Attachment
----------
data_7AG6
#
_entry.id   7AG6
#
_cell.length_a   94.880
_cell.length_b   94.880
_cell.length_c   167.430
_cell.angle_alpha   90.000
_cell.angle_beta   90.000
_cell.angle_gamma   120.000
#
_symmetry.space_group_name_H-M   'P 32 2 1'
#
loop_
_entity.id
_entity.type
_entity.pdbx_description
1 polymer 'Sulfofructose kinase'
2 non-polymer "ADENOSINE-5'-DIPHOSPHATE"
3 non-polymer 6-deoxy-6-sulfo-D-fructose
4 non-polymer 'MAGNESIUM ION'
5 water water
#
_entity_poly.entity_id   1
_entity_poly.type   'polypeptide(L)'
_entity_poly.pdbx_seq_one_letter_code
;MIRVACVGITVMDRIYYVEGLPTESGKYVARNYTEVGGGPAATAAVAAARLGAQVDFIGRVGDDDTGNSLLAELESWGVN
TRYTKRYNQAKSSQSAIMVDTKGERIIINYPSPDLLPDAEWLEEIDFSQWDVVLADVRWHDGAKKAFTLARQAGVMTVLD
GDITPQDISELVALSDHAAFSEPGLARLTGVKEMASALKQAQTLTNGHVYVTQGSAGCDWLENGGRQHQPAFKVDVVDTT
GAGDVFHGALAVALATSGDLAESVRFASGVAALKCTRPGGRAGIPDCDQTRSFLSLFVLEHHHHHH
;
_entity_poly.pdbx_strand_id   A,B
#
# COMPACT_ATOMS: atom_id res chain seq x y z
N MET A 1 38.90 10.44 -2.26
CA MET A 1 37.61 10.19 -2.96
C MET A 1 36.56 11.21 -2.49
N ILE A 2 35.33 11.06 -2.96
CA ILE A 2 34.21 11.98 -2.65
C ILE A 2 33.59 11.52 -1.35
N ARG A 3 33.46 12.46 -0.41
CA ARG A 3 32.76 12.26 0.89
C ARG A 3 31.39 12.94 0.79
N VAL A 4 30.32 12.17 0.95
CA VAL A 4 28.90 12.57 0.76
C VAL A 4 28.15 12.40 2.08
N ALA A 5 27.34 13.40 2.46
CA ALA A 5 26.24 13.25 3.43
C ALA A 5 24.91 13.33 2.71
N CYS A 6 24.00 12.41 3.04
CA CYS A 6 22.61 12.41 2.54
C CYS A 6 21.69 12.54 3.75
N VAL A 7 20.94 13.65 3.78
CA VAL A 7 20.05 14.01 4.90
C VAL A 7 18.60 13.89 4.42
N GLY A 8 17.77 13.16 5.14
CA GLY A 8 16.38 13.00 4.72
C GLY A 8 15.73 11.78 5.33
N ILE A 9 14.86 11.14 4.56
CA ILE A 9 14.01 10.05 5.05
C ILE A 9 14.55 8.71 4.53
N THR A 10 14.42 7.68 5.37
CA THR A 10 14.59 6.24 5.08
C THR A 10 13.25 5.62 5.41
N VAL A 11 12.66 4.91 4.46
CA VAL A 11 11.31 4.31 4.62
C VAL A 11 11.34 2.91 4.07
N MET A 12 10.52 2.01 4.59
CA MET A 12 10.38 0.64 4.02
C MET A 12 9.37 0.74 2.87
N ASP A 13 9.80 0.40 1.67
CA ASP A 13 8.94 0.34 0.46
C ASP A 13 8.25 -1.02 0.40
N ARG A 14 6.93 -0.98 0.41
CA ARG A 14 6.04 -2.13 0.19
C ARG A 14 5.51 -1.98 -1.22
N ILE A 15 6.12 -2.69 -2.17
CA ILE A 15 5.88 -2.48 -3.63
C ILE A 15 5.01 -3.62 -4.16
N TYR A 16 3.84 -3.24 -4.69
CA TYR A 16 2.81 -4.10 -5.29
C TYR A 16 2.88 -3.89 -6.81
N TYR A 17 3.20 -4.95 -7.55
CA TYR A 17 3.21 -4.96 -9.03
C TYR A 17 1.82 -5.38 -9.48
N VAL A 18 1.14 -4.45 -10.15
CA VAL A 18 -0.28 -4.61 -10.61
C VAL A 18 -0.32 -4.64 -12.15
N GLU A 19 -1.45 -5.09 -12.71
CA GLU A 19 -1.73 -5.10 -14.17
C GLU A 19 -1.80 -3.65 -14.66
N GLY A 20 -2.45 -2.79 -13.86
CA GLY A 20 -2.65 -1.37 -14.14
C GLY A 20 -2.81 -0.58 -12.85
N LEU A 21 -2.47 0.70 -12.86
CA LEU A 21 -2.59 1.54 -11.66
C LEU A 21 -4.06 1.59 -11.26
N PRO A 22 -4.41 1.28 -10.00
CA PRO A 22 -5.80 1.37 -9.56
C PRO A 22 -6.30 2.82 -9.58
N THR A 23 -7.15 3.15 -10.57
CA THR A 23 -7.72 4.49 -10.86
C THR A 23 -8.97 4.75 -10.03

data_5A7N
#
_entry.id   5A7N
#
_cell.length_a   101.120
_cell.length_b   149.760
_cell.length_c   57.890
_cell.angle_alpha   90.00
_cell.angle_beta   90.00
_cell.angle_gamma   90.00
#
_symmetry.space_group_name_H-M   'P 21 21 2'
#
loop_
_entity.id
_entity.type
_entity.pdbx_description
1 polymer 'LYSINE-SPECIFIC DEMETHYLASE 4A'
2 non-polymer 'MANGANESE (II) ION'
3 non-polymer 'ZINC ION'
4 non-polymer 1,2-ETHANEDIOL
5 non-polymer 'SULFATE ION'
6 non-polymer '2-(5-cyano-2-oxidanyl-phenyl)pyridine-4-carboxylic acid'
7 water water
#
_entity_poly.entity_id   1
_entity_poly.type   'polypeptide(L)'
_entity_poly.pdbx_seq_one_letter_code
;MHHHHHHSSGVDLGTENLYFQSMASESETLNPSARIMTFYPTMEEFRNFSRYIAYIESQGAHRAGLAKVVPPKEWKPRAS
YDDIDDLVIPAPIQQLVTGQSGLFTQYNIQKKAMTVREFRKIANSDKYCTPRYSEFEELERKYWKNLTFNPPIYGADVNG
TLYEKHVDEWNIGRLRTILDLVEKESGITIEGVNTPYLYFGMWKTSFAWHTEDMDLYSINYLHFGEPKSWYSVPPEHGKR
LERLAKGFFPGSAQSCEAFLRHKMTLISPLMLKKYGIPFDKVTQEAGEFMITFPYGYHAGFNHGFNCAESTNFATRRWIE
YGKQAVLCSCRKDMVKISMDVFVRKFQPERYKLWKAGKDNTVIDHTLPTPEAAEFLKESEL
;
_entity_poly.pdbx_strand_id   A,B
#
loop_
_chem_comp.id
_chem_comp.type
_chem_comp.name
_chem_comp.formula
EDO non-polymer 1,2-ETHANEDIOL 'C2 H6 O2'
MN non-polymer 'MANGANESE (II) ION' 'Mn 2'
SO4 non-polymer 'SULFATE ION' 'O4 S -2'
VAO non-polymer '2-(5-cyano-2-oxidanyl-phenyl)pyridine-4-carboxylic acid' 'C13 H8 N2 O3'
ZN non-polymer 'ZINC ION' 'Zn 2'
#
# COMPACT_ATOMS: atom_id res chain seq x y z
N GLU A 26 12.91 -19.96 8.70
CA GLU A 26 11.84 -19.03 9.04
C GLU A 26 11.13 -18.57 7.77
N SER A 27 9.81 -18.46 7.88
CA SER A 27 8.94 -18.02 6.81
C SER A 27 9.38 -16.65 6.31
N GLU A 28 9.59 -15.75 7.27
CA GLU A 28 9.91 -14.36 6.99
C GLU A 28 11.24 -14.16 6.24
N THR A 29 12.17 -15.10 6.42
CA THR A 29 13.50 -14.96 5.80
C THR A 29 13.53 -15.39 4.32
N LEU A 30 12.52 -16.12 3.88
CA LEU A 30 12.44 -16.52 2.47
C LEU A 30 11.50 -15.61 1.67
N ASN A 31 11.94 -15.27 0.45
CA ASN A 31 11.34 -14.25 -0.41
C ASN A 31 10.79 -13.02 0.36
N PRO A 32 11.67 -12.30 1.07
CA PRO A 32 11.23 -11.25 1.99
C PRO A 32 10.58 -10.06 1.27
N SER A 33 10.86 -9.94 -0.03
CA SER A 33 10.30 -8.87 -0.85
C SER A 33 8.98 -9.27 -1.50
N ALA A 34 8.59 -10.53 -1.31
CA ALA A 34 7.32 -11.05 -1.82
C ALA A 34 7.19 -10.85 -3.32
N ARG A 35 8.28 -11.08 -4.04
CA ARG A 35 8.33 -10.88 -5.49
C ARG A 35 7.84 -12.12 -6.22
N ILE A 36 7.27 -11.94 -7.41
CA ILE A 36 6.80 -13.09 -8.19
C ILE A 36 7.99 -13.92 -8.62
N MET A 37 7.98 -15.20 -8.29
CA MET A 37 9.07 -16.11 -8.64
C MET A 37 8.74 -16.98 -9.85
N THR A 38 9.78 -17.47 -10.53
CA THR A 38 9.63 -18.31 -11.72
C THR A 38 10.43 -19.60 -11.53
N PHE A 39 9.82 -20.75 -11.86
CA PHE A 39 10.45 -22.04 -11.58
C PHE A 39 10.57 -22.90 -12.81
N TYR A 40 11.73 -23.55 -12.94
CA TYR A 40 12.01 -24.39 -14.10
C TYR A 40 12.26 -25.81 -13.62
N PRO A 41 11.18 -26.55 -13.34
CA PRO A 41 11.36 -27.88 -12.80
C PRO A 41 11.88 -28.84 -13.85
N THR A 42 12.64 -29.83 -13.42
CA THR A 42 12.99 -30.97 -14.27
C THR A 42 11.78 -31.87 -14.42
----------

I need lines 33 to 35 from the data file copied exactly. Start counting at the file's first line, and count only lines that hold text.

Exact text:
#
# COMPACT_ATOMS: atom_id res chain seq x y z
N MET A 1 38.90 10.44 -2.26